In 1958 an economist named Leonard Read wrote a famous essay named “I, Pencil” that so potently described the power and complexity of the modern economy that is it still widely evoked today.
In the essay he takes on the persona of a pencil to describe how even simple objects contain expertise and materials from around the globe.
"My family tree begins with what in fact is a tree, a cedar of straight grain that grows in Northern California and Oregon. Now contemplate all the saws and trucks and rope and the countless other gear used in harvesting and carting the cedar logs to the
railroad siding. Think of all the persons and the numberless skills that went into their fabrication: the mining of ore, the making of steel and its refinement into saws, axes, motors; the growing of hemp and bringing it through all the stages to heavy and
strong rope; the logging camps with their beds and mess halls, the cookery and the raising of all the foods. Why, untold thousands of persons had a hand in every cup of coffee the loggers drink!"
This essay demonstrates that even the smallest bit of the most every day item -- the brass and nickel on the metal ferrule on the pencil -- is the output from the global economy, and reminds us that access to simple everyday objects is contingent on an extremely
Critical to this system are the markets that facilitate trading in raw or processed commodities. According to the UN, more
than 90% of global trade by weight travels by ship. To understand the size and importance of the commodities markets, you only have to realize that
80% of all marine cargo is commodities versus processed goods.
These markets are enabled by a number of trading firms that play increasingly important roles in helping smooth out the supply and demand of commodities globally. They also help end users navigate the international customs, global logistics, financing and
law to move material from areas of abundance to areas of need. The role of commodities trading houses dates back to the origins of international commerce. Unfortunately so do many of the tools of the trade.
The bill of lading, essentially title to a ship’s manifest, dates back to Greek and Roman times. In the 16th century Spaniards began to formalize the concept into a more standardized
document to enable faster and more efficient trade. Five hundred years later, these documents are essentially unchanged, down to the actual paper changing hands. The reliance on paper shows us how, for all its sophistication, there is much about global trade
that needs to be modernized.
Indeed, we are experiencing an explosion of technologies that will radically alter the landscape of commodities. Just as the invention of computers and networks radically transformed the way firms viewed and used data in the 20th century, the converging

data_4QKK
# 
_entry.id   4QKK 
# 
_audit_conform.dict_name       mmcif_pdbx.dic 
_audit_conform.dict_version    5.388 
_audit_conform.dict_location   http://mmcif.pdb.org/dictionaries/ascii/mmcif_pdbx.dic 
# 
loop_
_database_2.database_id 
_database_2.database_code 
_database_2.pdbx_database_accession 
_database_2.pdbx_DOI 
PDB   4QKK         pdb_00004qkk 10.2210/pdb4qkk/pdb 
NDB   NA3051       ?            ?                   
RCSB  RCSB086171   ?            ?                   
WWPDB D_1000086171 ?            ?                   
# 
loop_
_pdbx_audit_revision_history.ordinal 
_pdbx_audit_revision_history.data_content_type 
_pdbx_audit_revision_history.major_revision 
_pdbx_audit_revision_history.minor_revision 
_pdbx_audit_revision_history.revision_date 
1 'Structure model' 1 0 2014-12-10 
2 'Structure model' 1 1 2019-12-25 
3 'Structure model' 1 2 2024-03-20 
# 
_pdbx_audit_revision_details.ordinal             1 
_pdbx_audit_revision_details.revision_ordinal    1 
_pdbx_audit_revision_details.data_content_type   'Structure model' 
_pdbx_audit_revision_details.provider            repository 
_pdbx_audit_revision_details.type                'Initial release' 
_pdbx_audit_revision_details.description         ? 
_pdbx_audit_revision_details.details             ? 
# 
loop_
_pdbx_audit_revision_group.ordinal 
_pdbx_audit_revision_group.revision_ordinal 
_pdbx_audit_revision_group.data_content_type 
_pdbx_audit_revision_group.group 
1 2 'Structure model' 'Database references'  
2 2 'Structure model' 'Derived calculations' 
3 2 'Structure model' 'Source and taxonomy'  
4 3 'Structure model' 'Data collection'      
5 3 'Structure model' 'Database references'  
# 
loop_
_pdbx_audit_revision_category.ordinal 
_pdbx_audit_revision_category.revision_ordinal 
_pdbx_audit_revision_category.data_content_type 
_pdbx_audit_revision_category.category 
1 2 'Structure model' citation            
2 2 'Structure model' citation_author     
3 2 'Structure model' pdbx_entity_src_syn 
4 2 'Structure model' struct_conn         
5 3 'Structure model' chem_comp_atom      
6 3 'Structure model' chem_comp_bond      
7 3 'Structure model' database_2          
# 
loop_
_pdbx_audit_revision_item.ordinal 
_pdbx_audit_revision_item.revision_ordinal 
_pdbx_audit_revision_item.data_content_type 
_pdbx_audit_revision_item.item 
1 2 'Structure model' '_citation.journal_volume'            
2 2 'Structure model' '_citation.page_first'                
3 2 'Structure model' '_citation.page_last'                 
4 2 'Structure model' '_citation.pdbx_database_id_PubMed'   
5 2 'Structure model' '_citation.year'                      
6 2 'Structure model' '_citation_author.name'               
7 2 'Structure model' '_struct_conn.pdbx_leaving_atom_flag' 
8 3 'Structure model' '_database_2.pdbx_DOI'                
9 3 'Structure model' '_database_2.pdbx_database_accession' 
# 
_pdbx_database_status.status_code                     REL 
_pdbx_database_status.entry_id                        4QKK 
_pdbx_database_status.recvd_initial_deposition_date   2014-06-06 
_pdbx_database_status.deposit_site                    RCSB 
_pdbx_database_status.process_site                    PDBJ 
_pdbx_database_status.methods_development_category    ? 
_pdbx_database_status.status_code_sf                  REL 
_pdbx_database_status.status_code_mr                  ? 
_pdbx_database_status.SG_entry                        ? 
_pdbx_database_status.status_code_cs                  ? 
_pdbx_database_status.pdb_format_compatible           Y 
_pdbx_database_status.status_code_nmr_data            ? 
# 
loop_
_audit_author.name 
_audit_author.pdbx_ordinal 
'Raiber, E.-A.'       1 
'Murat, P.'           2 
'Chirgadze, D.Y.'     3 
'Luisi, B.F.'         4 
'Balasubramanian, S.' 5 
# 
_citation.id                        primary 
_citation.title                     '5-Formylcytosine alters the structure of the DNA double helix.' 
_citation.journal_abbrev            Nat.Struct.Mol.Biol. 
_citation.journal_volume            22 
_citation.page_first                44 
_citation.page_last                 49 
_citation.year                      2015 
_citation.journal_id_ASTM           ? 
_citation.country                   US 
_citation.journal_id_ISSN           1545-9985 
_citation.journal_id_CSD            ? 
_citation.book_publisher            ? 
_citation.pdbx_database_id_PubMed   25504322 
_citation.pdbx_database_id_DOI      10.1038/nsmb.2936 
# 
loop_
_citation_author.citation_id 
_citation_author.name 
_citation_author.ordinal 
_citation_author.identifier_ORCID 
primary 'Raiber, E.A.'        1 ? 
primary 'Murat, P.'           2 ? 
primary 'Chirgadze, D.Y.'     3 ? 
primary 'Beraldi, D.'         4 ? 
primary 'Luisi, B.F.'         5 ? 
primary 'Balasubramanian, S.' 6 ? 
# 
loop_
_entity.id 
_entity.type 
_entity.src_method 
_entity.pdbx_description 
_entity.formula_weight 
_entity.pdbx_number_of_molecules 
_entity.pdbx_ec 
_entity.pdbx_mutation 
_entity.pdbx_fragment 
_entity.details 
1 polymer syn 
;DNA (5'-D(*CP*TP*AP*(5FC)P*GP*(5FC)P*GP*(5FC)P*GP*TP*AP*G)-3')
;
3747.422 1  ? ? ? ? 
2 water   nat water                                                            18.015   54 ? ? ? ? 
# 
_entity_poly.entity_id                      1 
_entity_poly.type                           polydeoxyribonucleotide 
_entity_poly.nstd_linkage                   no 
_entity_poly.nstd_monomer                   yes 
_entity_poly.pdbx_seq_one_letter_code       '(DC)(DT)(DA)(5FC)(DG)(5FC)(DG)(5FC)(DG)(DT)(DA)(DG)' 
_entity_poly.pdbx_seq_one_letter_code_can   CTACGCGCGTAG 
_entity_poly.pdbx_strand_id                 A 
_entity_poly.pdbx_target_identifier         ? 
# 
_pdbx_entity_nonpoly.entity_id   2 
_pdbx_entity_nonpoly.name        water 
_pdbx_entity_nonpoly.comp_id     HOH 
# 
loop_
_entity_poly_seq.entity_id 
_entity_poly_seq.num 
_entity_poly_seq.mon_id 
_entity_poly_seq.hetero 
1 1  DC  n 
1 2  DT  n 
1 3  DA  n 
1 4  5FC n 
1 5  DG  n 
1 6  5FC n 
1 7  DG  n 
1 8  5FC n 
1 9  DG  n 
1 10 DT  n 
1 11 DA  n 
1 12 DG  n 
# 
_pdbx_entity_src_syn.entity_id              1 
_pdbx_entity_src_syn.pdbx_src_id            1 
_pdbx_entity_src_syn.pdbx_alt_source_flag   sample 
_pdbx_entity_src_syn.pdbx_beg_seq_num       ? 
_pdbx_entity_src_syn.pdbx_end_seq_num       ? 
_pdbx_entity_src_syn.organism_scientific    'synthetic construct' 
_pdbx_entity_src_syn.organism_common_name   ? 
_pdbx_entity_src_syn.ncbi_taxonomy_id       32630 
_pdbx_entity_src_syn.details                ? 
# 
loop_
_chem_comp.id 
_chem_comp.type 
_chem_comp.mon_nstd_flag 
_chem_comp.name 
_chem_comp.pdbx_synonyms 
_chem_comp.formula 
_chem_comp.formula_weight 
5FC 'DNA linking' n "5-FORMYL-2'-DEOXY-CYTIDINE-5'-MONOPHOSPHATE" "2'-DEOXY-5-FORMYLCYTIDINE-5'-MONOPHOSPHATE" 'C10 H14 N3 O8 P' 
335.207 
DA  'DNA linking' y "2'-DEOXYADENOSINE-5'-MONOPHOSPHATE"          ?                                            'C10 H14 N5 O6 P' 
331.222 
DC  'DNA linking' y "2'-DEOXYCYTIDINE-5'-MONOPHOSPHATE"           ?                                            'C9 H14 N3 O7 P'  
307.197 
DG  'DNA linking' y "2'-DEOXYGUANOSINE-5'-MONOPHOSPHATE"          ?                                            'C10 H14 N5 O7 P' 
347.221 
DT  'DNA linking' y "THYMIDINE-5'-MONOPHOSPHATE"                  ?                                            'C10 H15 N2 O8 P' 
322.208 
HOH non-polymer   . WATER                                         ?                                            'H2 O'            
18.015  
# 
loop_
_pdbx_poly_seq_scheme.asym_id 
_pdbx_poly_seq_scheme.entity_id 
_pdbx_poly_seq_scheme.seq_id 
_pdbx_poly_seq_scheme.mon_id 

trends of miniaturization, mobile, augmented reality and machine learning are radically altering the relationship that firms have with physical materials.
Over the next decade chips will be small enough and cheap enough to be embedded in essentially everything. Cellular coverage will become so ubiquitous that everything will be able to connect to the network. Technologies like
augmented reality will mature from expensive toys to business critical tools. Machine learning will evolve from
playing chess and
identifying cats, to helping automate entire businesses.
It’s hard to predict exactly how these technologies will alter how commodities like oil and coal will be shipped and traded in the future but with a bit of imagination we see the potential for a radical new landscape.
- Driverless cars and drones will radically alter the economics of transportation, including last mile delivery
- Smart contracts, perhaps stored on a blockchain, will replace the use of documents such as warehouse receipts and bills of lading
- The expansion of cellular networks will enable real-time precision tracking, from origination to delivery
- Augmented reality will multiply the efficiency of human actors, from
inspections to infrastructure maintenance
- The Internet of Things will enable infrastructure that is driven by networked sensors, driving the development of smart ports and smart pipelines
The physical markets are about to change more quickly than anyone could have predicted just a few years ago and the pace of innovation is accelerating. Today a small startup can build, with few resources, technology that not too long ago looked like science
fiction. Moreover, firms trading commodities are operating in a zero tolerance environment for risk created by errors or bad data. This reality will lead commodities markets to fully digitize and adopt straight through processing frameworks long used in
capital markets to achieve a real time view of risk and opportunity. Firms trading metals and other commodities need to sense this change and prepare for the inevitable shift from the paper-based processes of the past to the digital future.
Read the second article in this series: Self-Financing Oil: Digitizing the Commodity Lifecycle